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Tim MpygOB IQMXXkL, TUESDAY", FEBRUART II, IMS.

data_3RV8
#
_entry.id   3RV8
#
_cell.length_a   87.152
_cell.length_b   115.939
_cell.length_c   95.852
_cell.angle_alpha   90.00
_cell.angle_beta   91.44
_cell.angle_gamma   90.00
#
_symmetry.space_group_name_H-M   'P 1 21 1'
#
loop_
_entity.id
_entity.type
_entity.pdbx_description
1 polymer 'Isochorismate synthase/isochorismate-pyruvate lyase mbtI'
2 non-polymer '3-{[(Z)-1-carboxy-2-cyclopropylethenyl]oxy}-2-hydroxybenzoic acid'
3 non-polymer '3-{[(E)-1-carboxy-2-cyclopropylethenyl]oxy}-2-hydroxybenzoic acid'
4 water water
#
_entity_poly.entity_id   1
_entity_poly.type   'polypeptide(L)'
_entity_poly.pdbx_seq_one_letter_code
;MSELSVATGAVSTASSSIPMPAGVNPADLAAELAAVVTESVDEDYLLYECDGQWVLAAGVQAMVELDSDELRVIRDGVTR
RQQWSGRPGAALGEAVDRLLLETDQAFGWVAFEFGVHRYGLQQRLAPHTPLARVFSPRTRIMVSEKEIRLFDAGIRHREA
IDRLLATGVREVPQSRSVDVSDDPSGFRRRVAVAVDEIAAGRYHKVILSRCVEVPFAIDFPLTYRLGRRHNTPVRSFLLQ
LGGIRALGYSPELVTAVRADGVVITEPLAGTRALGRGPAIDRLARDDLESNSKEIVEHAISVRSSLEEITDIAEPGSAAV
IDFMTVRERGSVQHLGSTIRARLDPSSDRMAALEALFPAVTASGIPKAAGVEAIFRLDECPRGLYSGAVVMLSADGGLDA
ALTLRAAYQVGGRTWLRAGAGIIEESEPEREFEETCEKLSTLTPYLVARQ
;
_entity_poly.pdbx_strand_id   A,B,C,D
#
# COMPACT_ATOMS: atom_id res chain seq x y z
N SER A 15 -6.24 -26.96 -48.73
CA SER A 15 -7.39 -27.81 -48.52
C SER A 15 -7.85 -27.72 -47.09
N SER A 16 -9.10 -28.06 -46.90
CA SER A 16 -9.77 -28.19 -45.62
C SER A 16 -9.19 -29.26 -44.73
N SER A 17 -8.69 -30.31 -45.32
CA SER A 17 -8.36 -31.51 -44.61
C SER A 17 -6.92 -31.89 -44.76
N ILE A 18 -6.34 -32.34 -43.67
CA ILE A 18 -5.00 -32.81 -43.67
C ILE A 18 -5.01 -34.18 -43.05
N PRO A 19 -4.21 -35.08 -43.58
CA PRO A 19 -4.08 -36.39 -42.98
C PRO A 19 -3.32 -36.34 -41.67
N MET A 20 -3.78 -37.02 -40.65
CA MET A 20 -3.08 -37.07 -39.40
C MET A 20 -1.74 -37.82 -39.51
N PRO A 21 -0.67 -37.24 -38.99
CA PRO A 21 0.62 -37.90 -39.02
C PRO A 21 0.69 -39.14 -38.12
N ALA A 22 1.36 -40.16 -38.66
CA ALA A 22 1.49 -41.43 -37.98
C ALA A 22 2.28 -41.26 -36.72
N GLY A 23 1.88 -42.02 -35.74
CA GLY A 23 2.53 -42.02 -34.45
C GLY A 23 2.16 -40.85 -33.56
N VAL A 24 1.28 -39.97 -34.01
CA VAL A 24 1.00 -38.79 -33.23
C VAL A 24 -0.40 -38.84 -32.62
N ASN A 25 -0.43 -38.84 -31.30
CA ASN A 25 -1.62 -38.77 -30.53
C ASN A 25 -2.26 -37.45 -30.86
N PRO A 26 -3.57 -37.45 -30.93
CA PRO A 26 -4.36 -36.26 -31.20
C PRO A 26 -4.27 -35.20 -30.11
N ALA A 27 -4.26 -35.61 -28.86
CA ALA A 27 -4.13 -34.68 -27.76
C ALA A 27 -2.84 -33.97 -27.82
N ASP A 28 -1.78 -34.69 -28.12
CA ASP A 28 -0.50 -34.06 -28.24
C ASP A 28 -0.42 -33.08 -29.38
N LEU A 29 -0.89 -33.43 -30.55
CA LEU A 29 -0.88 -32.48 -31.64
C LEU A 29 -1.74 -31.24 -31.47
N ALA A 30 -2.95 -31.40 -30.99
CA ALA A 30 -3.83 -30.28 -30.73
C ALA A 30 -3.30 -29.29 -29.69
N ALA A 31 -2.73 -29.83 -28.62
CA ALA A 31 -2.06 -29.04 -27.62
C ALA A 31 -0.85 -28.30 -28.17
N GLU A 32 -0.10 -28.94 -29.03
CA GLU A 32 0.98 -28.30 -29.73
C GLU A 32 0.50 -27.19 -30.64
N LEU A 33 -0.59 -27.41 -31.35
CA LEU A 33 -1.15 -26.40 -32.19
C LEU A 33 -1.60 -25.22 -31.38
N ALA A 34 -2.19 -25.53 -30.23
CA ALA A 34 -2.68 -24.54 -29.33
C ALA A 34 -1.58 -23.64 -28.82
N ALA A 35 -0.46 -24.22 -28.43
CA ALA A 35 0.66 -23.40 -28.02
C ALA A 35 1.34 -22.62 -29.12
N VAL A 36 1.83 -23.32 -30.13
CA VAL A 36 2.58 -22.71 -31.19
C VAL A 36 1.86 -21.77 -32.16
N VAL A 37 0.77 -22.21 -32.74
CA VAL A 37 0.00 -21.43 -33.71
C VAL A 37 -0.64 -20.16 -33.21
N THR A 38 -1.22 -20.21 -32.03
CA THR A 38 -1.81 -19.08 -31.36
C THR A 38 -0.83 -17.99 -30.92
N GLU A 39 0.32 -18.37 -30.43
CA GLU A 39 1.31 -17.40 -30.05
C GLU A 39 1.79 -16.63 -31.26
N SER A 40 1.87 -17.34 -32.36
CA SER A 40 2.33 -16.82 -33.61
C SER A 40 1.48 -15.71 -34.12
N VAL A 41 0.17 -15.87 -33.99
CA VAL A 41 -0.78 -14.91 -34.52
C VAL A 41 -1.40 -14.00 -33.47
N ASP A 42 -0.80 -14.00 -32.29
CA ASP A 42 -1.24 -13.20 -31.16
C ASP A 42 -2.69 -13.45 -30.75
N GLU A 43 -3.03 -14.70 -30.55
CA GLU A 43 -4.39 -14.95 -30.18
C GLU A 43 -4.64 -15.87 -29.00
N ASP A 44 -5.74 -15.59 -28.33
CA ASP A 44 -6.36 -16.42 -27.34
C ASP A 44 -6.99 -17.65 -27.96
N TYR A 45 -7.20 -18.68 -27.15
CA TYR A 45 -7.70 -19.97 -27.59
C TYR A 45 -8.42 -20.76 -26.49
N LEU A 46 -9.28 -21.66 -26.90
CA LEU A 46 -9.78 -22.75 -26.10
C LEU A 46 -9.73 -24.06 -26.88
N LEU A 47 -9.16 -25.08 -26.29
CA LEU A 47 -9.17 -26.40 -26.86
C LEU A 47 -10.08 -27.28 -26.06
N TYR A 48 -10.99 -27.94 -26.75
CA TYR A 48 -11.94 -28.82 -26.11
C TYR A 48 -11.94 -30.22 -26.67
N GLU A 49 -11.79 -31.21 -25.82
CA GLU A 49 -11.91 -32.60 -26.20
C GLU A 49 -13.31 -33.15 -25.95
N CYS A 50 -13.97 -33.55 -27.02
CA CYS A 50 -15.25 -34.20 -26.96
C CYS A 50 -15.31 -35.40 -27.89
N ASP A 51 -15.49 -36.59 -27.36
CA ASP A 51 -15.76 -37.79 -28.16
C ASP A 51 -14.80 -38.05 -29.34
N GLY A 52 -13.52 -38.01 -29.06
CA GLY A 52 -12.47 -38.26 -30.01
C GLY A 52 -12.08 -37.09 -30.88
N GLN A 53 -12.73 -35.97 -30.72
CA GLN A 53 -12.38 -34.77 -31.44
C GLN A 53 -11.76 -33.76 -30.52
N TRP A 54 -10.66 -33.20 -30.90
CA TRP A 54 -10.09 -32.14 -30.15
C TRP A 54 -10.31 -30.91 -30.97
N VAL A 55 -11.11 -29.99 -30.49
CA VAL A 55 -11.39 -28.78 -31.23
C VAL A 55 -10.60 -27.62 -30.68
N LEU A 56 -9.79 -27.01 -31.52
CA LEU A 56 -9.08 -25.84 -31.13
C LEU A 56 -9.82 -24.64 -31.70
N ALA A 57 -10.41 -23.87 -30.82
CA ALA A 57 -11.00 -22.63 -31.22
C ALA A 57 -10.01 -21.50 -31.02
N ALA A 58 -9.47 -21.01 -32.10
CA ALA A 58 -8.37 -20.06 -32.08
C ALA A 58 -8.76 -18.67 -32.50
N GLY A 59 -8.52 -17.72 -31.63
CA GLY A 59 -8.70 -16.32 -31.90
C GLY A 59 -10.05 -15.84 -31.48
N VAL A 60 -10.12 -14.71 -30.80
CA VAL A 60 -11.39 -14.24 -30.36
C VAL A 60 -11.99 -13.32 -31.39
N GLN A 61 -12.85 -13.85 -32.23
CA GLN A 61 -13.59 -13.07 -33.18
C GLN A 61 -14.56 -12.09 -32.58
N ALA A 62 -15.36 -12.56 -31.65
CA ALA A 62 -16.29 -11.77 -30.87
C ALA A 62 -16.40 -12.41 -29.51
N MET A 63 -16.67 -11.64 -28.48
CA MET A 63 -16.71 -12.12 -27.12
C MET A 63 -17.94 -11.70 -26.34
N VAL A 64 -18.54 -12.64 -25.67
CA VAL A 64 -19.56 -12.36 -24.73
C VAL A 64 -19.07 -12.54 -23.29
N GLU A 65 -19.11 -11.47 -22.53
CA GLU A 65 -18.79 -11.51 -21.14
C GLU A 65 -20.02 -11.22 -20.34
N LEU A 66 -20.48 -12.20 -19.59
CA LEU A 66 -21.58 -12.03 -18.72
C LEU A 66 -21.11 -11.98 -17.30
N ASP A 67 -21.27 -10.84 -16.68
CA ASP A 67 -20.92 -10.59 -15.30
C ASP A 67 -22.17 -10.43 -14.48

HCBT PACES f PMWU1MHMMHMMMMMMMMM MM MM(MMMMUtMMIHMMtMMIMMHHiiMiiMMMhiMMIMm f Ball Sewing Thread, white 30c box Black 35c box tACM TWO -a n J 4 A '1 v1 "1 -a , i. i . . '1 i 1 We are Receiving New Spring Goods on Ev ery Train: Curlee Clothing, Jefferson Hats, G. Edwin Smith Oxfords for Ladies, Ladies' Spring Coats and Suits. Miss Mary McWhirter is in the Northern Markets buying Spring Millinery. She will be here the latter part of next week. We ask you to take a look at our New Spring Silk Hose for Ladies, priced for less ISc, 9Sc, $1.25, $1.50, $1.9S, $2.25, $2.50, $2.9S and $3.9$. All colors and sizes. Ladies' Cotton Hose 10c, 15c, 25c, 4Sc Black, Brown and White. Children's Hose 10c, 15c, 25c, 40c ; Misses or Growing Girls' Oxfords, Brown and ill Black Kid Strap or Lace; Low Rubber Heel, Regular price $5.00, our price $3.98 t Ladies' Brown and fords, Cuban rubber heel $3.98, $5.00, 6.00 and New Spring Dress Goods of Every Kind and Color Priced Cheap for the Cash Down. WE ARE AFTER AND WILL MAKE THE PRICE RIGHT it TO GET IT. 12 President Harding Submits The Treaties to the Senate. The text of President Harding's powers In this conference sought no speech to the Senate, delivered upon concert to dispossess any power or iubmission of the arms conference Its rights or property. All the signa treatles. Is as follows: ! tortes have given up certain rights Mr. President and Gentlemen of which they had as their contribution ' the Senate: ! to concord and peace, but at no sacrl. I have come to make report to you fice of national pride, with no regret of the conclusions of what has been or resentment to later flame In con teriued the Washington Conference flict. Somo rdiuiiuished certain on the Limitations of Armament, and 1 rights or perogatives which they to lay before you a series of treat- had asserted notably In the settle, iei which the United States and the ment of the Shantung controversy, other Dowers participating in the dealt with in a covenant quite apart conference have negotiated and from tfce group herewith submitted. signed, and havs announced to the But every concession was a willing world. Apart from the very great one, without pressure or constraint, satisfaction In reporting to the Sen- The conference record is quite un ate, It Is a privilege as well as a paralleled, not alone because there duty to ask that advice and consent was the maximum of good feeling which the constitution requires to and nelghboillness throughout the make these covenants effective. i session, but common rejoicing In the , Accompanying the treaties I bring ' results, and the separations In de. , to you the complete minutes of both parture, wtre marked by genuine plenary sessions and committee cordiality, good will, and new hopes, i meetings and a copy of the official It is not necessary to remind you , delegation to the conference. . : that the conference work was not di-1 Out of the Ordinary I reeled against any power or group of , The whole transaction is quite out Powers, inere were no punisnmenis of the ordinary. I am not thinking , to Inflict, no rewards to bestow. Mu of the achievement, which I hope the : tual consideration and the common Senate will come to appraise highly welfare, and the desire for world at I do. and as the world seems to Peace Impelled, do: I am not thinking of the com- The Seven Tretlen mendablo processes by which agree-j. The treaties submitted, seven In menu were wrought, though this number, are: was a conference wholly of free na-1 The convention of limitation of tlons, exercising every national right naval armament between our repub and authority was stamped with He, the British Empire, France, Italy unanimity. Indeed. It was a confer, and Japan. ence of friends, proceeding In delib-1 The treaty between the same cration and sympathy, appraising powers in telatlon to the use of sub their friendly and peaceful relations . n arlnes and noxious gases In war and resolved to maintain them, and fare. give to the world new assurances of The treaty between the United peace and actual relief from the bur-; States, the British Empire, France dens of excessive and competitive ar- and Japan relating to their insular mament But the out of the ordinary possessions and their insular doniln pbases which I have in mind are that ions in the Pacific, the Senate indeed, the Congress A declaration accompanying the baa already advised in favor of one four-power treaty reserving Anieri nd Inferenttally of two of- the can rights in mandated territory, treaties laid before you today, and An agreement supplementary to the naval pact negotiated and signed the four.power treaty defining the Is in accordance with your expressed application of the term "insular wish. It calls a halt in the competl-1 possessions and insular dominions" tire construction of capital ships In relating to Japan. the great narlci of the world, and af- A treaty between the nine powers fords the first actual relief from In the conference relating to prln naval burdens which people have ciples and policies to be followed teen able to acclaim since steam and in matters concerning China, steel combined to add to naval A treaty between the nine powers strength in warfare. relating to Chinese tariff. Supplant Treaties I I Invite yor prompt approval of Al a simple matter of fact all of all of them. It is quite impossible the agreements, except those dealing readjust our naval program until directly with the limitation of arm- the naval treaty has you sanction, menu, take the place of various ven h0l,Gh y" "Red its nego-Btulti-power treaties, arrangements tlatlcn. It is not possible to make or understand dcs. forma or in- formal, expressed or Implied, relat ing to matters In the Pacific Ocean, lo which all the powers signatory were essentially, if not equally, con- cerned. The new agreements serve le put an end to contradictions, to re- more ambiguities, and establish clear understanding. "It Is worth while saying that the Black Strap or Lace Ox- $7.50 YOUR CASH TRADE it luc e-"ujuiu-ui 'un until tho whole program has com manded lUelf to your control. Ko Entanglement I am not unmindful, nor was the conference, of the sentiment in this chamber against old world entanxle. menu. Those who made the treaties hare left no doubt about their true Import, Every expression In the con. 7 pair $10.00 Blankets left; your choice $5.00 18 $5.00, $G.00, $7.50 Crepe de Chine Shirt Waists left; your choice $1.9S to $2.98 Good Outing, dark and light colors .... 10c yd Quilt Calico, all colors 10c yd Good Quilt Lining, dark pattern 10c yd Overall Cloth 20c yd Apron Gingham 10c yd Boys' Overalls 50c, 90c, $1.00 Youth's Overalls, sizes 26 to 31 .... $L00, $1.50 Men's 220 Weight, White Back, $1.50 Crown System, made of 8-oz. Duck, the heav iest Overalls made, will not rip; others get $2.00 pair, our price $1.75 36 by 72 Crex Rugs $1.50 Men's Blue Heavy Work Shirts, worth $1.00 our price 75c Men's Light Weight Blue Work Shirts .. 50c Men's Blue Polkadot Shirts with 2 collars, 98c , ference has emphasized the purpose I to be served and the obligations as j sumed. Therefore I can bring you every assurance that nothing In any of these treaties commits the Unit ed States, or any other power, to I any kind of an alliance, entangle- I ment, or Involvement. It does not require us or any power to surrender a worth-while tradition. It has been said, if this be true, these are mero meaningless treaties, and, therefore, , valulcss. Let us accept no such doc trine of despair as that. If nations may not establish by mutual under standing the rules and principles which are to govern their relation Iwhp; If a sovereign and solemn' 1 plight of faith by leading nations 'of the earth Is valueless; if nations may not trust one anomer, men, indeed, there Is little on whicn to hang our faith In advancing civili sation or the futherance of peace. Either we must live and aspire and achieve under a free and common understanding among peoples, with mutual trust, respect and forbear ance, and exercising full sovereign ty, or else brutal, armed force will dominate, and the sorrows and bur dens of war in this decade will be turned to the chaos and hopeless ness of the next. Vo inn ;io more do without interi'ddosul nepotla. tlons and agreements In these mod. ern days than we could maintain orderly neighborliness at home with- center of the far West. IJe crave out the prescribed ruHs of conduct ! Peace as we do on the conti- whlch are more the guarantees of and we should be remiss In per freedom than the restraint there-of. forming a national duty if we did The world has been hungerlm? for not covenant the relations which a better relationship for centuries since it has attained its larger con sclousness. The conception of the League of Nations was a response to a manifest world hunger. What ever in fate, whether It achieves the great things hoped for or comes to supcrscdure, or to failure, tho American unwillingness to bo a part of It has been expressed . That tin willingness has been k?pt In mind, and the treaties submitted toilay have no semblance or relationship save as the wish to promote peace has been th common inspiration. Tho four.power treaty contain! no war commitment, (t covenants the respect of each nation's lights in relation to Its iiuular iiossessloni. In case of controversy between the covenanting powers It is n greed to confer and seek adjustment and it said rights are threatened by thu aggressive action of any outside pow er, these friendly powers, respect ing one another, are to communicate, perhaps confer. In order to under stand what action may be taken, Jointly or separately, to meet a men acing situation. There is no commitment to armed force, no alliance, no written or moral obligation to join In defence, no expressed or Implied commitment to arrive at any agreement except In accordance with our constitutional methods. It Is easy to believe, how. ever, that such a conference of the four powers is a moral warning that an aggressive nation, giving affront to the four great powers ready to focus world opinion on a given con troversy, would be embarking on a haiardous enterprise. ITH-LEE Menaces in Pacific We have seen the eyes of the world turned to the Pacific. With Europe prostrate and penitent, none feared the likelihood of early con flict there. But the Pacific had its menaces, and they deeply concerned us. Our territorial Interests are larger there. Its waters are not strange seas to us, its farther shores not unknown to our citizens. A century ago we began planting the seeds of American friendship In Hawaii, and seventy years ago Web ster told the Senate that the United States could "never consent to see these islands taken possession of by either of the great commercial pow. era of Europe." Whether it was destiny, or the development of pro- pinqulty or the Influence of our i colonists, or faith In our Institutions. Hawaii came under tho flag In 1898, and rejoices today as a part of our republic. Destiny Leads On The lure of the waters, or the march of empire, or the call of com. merce or Inscrutable destiny led us on, and we went to the South Seas and planted the flag In Samoa. Out of the war with Spain came our sponsorship In the Philippines, and the Possession of Guam; and so we are deply concerned In the mid Paclflc, the South Seas, and the very . " ful"ul There has been concern; there has been apprehension of terri. torlal greed, a most frlutful cause of war. Tho conference has dissipated both, and your ratification of the covenants ' made will stabilize peace for the breaking of which there Is not a shadow of reason or real ex cuse, y Will Respect Rights I am ready to assume the sincerity and the dependability of the as surance of our neighbors of the old world that they will respect our rlghts, Just as I know we meant to respect theirs. No allusion has been made to the treaty retaining and limiting the use of the submarine and the prohi bition of noxious gases In warfare. Since we are asking te world's ad herence, It is easily assumed that none In America will hold aloof. Nor need I dwell on the nine. power treaty relating to principles and policies to be followed In. the relationship of the signatory powers to China. Our traditional friend ship for the ancient emtplre, our con tinued friendship for the new repub- lie, our commitment of more than twenty years to . the "open door," and ot'r avowed concern for Chinese Integrity and unimpaired sovereign. ty, make It easy to assume that the Senate will promptly and nnanl. mously assent China's own satisfac tion in the restorations covenanted here has been officially expressed quite apart from the testifying signatures. Banquet for Henato Perhaps . I may fittingly add a Regular 10c Crepe Paper, all colors, .... 5c roll Window Shades 50c Jap Rose Soap, 3 cakes for 25c Williams Shaving Soap 5c Shaving Brushes 10c Shoe Strings lc pair Leather Palm Gloves 25c This week only we will sell you our good 36 inch 20c Long Cloth for 15c yd. 10 yards to customer. Galvanized Half Bushels 75c Best Heavy Tubs No. O size 65c; No. 1 size 75c; No. 2 size 85c; No. 3 size $1.00 Good Quality Rice, 20 lbs for $1.00 Aiumimlm Ware Just Half Price. See It. word which Is suggested by my re lationship as a former member of the Senate. I had accaslon to learn of your very proper Jealousy of the Senate's part In contracting foreign relationships. Frankly, it was in my mind when I asked representatives of both the majority and minority to serve on the American delegation. It was designed to have your partici pate and you were ably represented. Aruch depends on your decision. We have Joined in giving to the world the spectacle of nations gath ering about the conference table amid the convictions of peace, free from all passion, to face each other in the contacts of reason, to solve menacing problems, and end dis putes and clear up misunderstand ings. They have agreed to confer again when desirable, and turn the revealing light of world opinion on ! anv menace to ueace amnnir them. Your government encouraged and has signed the compacts which It had much to do in fashioning. If to these understandings for peace, If to these advanced expressions of the conscience of leading powers, if to thes concords to guard against conflict and lift the burdens of ar mament, if t j all of these the Senate will not advise and consent, then it will be futile to try again. Wc have no revalrles in our devo tion to the things we call American because that is a common consecra tion. None of us means to endan ger, none of us would sacrifice a cherished national inheritance. In mindfulness of this mutuality of In. Interest, common devotion, and oared authority I submit to the Senate that if we cannot join In making effec tive these covenants for peace, and stamp this conference with Ameri ca's approval, we shall descredlt the Influence of the republic, render fu. ture efforts futile or unlikely and write discouragement where today the world Is ready to acclaim new hope. Because of thh feeling, be. cause 1 believe In the merits of these engagements, I submit them to the 8enate with every confidence that you will approve. When Some Prominent Person la Killed the Howl Will Go Up! (From the Mt. Airy News) An intelligent cltlien who Is in close touch with this city said to ye editor one day this week, "Why don't you write about the way the people violate the street trafilc laws?" And then we asked him what ha bad In mind that should be written about. First, he thought peoplo are permit ted to drive too fast In th$ business section of the town. Horn drive ao fast that every man who Is on the street is In danger. Aal this it to be noticed at n'ir.ost anyViur of the day of night. Every one kna that it Is a viola tion to cross Oak street on Main at a rapid rate and ye, you ran see cars of speed that is very uuicli above the legs I limit. But what h the use? A few y-ars ago the editor of this newspaper haJ two children badly hurt by ars, and for awhile much was In print about the violation of the traffic laws, but C M is! If any good ever canio from It we were not able to observe It One of thes day sonic proiu'nent man will be Killed here i r his wife r child dragge.l'o a niincrnnl rt ath by some careless driver and then we will enforce the lawa. I'ntil that lewon is learned by sff'rin? we arc goiig to drift along in tlm c:ireler. IndlPrr ent v,ay wo ura now soitiK. After the mangled lorn; of soma little child is carr!3d into the home of scii.o wealthy cltUcn then we will thiov tip our hands In Iniy horror ai d ray all Hurts of tMn'ii about the Juan who violates every traffic law til tho books. A Modern Story of Prayers That Were Answered The story of three days of prayer In a raging sea, and of prayers an., swered In the nick of time to save them from a watery grave, was told by two women and six men of the crew of the Nova Scotlan schooner, Donald L. Cook, who arrived at New York on tankers from Mexico where they had been landed by the British steamer San Eduardo. The battered, water-lodged hulk of the Cook went down less than two hours after they had been taken off, the rescued mariners declared. The woman. Mrs. May Oxner, wtfa of the skipper, and Mrs. Bennett Peeler, wife of the cook, were unani mously voied "hoodoos" by the ciew, and Captain Oxner declared they would be returned to th r 1 omes in Nova Scotia and never would be tak. en to sea again. The schooner sailed from Luen berg, N. S., early In December, and was coasting down toward Jamaica with a cargo of lumber when she was struck on December 14 by a t err I ft o storm. . ' Her sails and her mast were car. rled away, the cabtn wrecked, and the vessel's hole filled with water. The food supply was ruined bo that all went foodless for three days be fore they were picked up by the San Eduardo. Mrs. Oxner was authority for the statement that the crew prayed for three days for succor. Just as they were at thetpolnt of abandoning' hope, their prayers were answerod by the appearance of the San "Eduar do, she said. More Than a Fighting Chance "What are the chances of my re covery, Doctor T" "One hundred per cent Medical records show that nine out of every ten die of the disease you have. Yours is the tenth case I've treated. All the others' died. You're bound to get welL SUtlstics are sUtistics. ' Wanted Help A motorist came upon another whose machine had broken down on the road. In the disabled car sat a woman. "Need any assisUnce?" inquired -the new-comer, courteously. The other man lifted his flushed and grimy face from under the hood.. "Yes,' he ren'lied. "I wish you'd answer my wife's nuet'ons while I'm Axing this engine." Selected. .